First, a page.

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Calculating 3D Thermal Bridges

asked 2014-09-09 02:39:19 -0500

updated 2015-07-10 21:18:09 -0500

In order to calculate the 3D thermal bridges (such as any "point" thermal bridges to calculate Chi-value), THERM, my go-to program for 2D ones, cannot be used.

Such a 3D thermal bridges would be for example steel rebars in a concrete floor protruding to form a balcony. Or steel pillars for a raised-floor system above a built-up roof.

I was wondering what tool people use for that and what are the pros and cons of the tools they've used.

Especially, if anyone has an open source or very cheap alternative, I'll take it. It doesn't make sense to buy very powerful and expensive finite element method tools if you're going to be using them only a handful of times for simple problems like this. For example I've tried Comsol which is great, but out of my budget by a factor of 10 at least.

If you are aware of any library of common 3D thermal bridge values, I'm interested as well.

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I don't know of any good freeware solutions. If someone created a plugin that could turn Sketchup geometry into a matrix of material properties, it would be pretty easy to implement something in MATLAB. Interested?

mbrusic's avatar mbrusic  ( 2014-09-09 17:41:01 -0500 )edit

See Morrison Hershfield report for ASHRAE Technical Committee 4.4 "Thermal Performance of Building Envelope Details for Mid- and High-Rise Buildings (1365-RP)".

jblake's avatar jblake  ( 2014-09-10 14:02:59 -0500 )edit

Mike, while this is definitely doable, the problem is that Maltab isn't freeware either. Thanks jblake for posting ashrae 1365-RP, I already had a copy and it's definitely a good resource!

Julien Marrec's avatar Julien Marrec  ( 2014-09-11 03:00:35 -0500 )edit

We use HEAT 3 by Building Physics. Hope that helps.

Shahizal's avatar Shahizal  ( 2014-09-11 09:43:55 -0500 )edit

Thanks for pointing out the software. But since it is not detailed at all, it should be considered as a comment and not an answer.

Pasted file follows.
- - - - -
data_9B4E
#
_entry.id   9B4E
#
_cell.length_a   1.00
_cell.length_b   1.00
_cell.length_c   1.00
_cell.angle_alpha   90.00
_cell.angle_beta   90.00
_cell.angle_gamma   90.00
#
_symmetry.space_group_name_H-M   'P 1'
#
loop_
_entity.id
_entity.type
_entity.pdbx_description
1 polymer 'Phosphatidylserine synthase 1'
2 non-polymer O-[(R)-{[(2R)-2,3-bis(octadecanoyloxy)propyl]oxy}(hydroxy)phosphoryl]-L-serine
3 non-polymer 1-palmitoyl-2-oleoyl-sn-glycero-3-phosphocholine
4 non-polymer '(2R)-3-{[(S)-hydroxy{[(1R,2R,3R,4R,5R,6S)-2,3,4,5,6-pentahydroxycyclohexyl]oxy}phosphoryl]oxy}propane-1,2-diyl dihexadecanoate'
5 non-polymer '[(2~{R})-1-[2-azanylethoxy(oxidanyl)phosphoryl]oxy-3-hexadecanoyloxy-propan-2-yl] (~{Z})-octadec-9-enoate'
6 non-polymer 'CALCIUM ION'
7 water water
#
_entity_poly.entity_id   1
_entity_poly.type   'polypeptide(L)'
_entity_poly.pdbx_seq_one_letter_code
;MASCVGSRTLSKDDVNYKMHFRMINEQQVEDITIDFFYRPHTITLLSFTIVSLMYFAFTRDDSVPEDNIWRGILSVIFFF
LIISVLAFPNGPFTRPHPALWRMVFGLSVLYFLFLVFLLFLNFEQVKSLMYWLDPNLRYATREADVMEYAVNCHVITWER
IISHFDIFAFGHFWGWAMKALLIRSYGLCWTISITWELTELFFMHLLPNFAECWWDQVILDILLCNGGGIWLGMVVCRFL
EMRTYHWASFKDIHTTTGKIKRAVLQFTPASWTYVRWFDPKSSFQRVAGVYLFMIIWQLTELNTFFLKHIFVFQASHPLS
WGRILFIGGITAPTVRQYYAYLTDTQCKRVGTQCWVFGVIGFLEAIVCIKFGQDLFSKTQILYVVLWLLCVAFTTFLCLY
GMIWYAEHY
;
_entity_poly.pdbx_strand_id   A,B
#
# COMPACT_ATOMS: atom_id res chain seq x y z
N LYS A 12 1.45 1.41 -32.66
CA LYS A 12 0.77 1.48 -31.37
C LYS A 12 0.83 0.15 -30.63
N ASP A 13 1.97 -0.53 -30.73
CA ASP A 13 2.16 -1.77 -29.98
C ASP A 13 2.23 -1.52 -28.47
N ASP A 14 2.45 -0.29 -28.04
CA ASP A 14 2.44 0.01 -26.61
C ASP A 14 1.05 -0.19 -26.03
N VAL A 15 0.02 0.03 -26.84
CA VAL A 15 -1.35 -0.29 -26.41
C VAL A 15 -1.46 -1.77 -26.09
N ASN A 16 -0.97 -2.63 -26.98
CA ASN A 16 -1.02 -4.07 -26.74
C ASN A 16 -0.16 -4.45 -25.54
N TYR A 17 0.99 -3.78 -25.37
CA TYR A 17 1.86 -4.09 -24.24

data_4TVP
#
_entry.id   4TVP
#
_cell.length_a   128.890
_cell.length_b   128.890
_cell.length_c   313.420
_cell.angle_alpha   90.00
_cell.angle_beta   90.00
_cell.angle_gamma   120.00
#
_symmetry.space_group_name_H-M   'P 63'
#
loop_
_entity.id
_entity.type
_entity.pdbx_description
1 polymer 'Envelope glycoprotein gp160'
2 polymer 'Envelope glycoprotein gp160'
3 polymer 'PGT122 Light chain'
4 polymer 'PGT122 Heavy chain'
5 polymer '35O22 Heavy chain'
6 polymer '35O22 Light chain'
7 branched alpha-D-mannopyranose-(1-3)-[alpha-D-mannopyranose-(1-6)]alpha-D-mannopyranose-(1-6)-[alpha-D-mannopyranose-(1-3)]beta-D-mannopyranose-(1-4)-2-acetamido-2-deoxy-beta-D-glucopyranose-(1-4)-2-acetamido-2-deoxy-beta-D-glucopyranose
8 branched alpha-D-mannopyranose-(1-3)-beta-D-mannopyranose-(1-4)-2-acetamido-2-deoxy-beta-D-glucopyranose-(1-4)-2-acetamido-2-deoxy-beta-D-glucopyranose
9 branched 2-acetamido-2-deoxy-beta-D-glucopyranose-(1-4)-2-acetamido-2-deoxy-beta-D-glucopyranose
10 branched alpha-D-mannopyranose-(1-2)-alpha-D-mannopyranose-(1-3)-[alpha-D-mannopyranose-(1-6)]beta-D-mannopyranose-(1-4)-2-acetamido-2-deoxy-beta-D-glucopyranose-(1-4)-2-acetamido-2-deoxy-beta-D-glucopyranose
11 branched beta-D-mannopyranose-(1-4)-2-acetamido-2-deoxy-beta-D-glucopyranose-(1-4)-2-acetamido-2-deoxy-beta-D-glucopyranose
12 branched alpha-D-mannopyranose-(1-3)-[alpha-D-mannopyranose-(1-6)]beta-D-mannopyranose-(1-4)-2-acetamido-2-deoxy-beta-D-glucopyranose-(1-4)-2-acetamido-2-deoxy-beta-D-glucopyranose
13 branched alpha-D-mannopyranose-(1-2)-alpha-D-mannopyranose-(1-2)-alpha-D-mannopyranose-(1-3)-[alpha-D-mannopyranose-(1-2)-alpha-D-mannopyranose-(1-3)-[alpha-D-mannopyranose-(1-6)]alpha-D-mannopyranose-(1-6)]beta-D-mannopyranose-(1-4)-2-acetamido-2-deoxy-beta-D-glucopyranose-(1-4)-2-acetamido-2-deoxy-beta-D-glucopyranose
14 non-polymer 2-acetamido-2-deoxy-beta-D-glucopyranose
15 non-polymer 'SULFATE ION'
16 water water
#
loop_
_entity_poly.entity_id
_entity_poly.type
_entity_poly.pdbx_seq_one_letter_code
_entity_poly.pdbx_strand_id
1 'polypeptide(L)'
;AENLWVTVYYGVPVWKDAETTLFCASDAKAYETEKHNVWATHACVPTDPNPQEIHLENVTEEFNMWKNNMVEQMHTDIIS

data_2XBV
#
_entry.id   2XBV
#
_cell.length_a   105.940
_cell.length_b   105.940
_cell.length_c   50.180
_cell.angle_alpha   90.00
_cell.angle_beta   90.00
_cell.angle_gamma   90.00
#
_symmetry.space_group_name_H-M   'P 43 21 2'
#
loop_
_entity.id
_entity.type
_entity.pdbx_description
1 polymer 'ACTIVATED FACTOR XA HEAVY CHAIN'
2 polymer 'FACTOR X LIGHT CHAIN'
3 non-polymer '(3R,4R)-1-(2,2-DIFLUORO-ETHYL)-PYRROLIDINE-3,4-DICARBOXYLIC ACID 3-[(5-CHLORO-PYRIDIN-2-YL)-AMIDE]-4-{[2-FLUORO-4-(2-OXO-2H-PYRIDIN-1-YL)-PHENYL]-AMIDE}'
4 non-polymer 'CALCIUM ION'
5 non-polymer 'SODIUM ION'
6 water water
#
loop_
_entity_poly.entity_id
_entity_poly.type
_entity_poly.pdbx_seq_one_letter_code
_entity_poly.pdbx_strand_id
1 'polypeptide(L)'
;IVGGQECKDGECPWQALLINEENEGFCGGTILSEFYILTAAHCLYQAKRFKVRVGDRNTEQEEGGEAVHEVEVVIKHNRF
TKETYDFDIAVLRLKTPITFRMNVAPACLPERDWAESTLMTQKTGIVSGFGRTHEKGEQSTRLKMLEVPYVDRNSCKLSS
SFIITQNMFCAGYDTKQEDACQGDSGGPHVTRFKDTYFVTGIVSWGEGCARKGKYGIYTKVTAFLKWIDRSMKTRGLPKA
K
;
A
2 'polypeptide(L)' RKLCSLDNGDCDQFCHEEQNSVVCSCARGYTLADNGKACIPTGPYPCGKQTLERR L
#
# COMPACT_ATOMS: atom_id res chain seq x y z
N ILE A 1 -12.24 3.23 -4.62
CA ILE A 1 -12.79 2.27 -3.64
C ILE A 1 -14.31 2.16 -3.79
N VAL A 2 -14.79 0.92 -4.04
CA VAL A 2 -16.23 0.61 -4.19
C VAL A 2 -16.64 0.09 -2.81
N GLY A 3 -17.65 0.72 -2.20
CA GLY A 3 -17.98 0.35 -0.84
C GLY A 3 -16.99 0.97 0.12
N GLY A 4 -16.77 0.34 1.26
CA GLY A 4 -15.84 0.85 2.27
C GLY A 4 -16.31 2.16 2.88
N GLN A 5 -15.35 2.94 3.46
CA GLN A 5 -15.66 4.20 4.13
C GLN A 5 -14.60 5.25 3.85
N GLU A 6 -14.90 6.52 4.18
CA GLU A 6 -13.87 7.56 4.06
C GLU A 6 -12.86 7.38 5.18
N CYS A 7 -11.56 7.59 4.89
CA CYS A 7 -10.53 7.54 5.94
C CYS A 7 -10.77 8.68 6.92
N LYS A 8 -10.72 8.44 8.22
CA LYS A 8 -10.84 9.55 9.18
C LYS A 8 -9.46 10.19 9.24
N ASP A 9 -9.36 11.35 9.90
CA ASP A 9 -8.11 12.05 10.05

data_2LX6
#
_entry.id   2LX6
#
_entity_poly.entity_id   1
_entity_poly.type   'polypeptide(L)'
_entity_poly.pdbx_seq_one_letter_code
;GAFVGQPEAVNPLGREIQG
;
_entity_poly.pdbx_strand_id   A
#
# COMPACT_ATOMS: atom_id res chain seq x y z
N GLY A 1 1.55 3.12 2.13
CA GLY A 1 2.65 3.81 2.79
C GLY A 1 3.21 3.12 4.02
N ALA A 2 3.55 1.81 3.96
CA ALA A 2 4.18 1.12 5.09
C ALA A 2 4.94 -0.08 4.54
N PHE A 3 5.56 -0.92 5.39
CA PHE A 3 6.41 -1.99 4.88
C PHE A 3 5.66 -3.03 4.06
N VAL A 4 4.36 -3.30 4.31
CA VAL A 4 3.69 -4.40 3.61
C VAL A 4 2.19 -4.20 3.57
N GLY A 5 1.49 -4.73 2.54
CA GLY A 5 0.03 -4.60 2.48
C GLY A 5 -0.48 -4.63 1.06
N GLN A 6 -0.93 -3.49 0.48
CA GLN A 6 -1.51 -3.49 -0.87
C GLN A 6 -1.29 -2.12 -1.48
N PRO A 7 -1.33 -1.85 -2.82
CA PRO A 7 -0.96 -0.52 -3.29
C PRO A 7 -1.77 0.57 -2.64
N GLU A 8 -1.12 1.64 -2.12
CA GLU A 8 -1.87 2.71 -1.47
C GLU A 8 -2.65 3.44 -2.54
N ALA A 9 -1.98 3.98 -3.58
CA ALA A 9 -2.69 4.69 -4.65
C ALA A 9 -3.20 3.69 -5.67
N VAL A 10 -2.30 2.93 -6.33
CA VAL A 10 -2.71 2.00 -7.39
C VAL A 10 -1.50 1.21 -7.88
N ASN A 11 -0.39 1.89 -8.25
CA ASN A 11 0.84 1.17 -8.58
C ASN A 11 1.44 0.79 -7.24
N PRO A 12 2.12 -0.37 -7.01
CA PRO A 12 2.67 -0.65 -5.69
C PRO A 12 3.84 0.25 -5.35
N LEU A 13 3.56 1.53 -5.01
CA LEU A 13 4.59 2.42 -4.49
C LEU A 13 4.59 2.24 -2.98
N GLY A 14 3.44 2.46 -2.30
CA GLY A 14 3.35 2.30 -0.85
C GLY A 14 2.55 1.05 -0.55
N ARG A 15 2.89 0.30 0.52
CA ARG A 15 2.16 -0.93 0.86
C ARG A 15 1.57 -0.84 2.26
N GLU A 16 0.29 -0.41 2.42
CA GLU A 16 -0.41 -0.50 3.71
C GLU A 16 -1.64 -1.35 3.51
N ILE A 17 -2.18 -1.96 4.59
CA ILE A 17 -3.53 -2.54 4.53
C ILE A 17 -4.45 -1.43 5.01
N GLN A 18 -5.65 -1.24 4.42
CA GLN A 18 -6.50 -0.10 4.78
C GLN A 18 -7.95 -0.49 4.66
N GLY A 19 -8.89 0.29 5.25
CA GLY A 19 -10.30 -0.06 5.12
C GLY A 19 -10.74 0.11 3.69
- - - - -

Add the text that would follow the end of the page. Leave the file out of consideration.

Julien Marrec's avatar Julien Marrec  ( 2014-09-11 12:20:55 -0500 )edit

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answered 2014-09-11 15:36:47 -0500

The community of modelers I work with typically will take the 3D problem and do their best at turning it into a combination of 2D problems and use THERM. One reason is the error introduce by reducing the 3D into a series of 2D problems is far smaller than what you typically get when you are taking either and converting to a 1D problem.

I think you should think about this as a 3D-2D version of the ASHRAE Zone method or ISO 6946 where you calculate and upper and lower limit based on assumption of 1D heat flow (upper limit) and isothermal planes (lower limit). You could do the same assuming for 3-D assuming the 2D sections do not interact (upper limit) or interact completely in one plane (lower limit).

Unfortunately I cannot point you to an example.

For software, others mentioned comsol multiphysics, MATLAB, and heat3 in the comments, none of which is free. Instead of using MATLAB, one could do any similar programming in Python or GNU-Octave for free. As a free replacement of heat3 or comsol, you could look to elmer, an open source multiphysics, FEM software

I have not used elmer since I have been a comsol user for a number of years, but I wanted to suggest something that might be used as a comsol alternative.

You might also check to see if anyone has developed libraries for 3-D bridging in the Modelica buildings library. Again I'm not a user (yet) but I know that it is gaining a lot of attention.

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Ralph, I'm familiar with the 1D reduction of 2D problems as described by ASHRAE, and often the gap between the lower & upper limit is so big it's somewhat a pointless endeavor (at least that's what I found, and one of the reasons why I use THERM... Though the libraries of Psi-values I have are usually pretty decent. You use Comsol. I'm familiar with the program but I haven't used it on many occasions. You say it's closer to reality to reduce 3D into 2D... Do you have a quantitative idea about that? (I've been doing that so far, using THERM, but not knowing if it was nowhere close to reality)

Julien Marrec's avatar Julien Marrec  ( 2014-09-11 16:14:38 -0500 )edit

To clarify, I was saying the 3d to 2d conversion was more accurate than the 2d to 1d conversion. You are reducing your degrees of freedom from 3 to 2 which is a 33% reduction whereas when you do 2d to 1d it is a 50% reduction. I kind of think of it as bounding the error. In 2d to 1d I do the upper and lower limits and take the average, I should be within 50% of the right answer. Similarly, if I do that in 3D to 2D I should be within 33% of the right answer.

That said, if you can exploit symmetry in problems when you break it up (just like in 2d to 1d) you know your answer will be closer to the parallel path answer and you can take a guess closer to the high limit you get from the parallel path method.

Ralph Muehleisen's avatar Ralph Muehleisen  ( 2014-09-13 09:00:27 -0500 )edit

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Asked: 2014-09-09 02:39:19 -0500

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Last updated: Sep 11 '14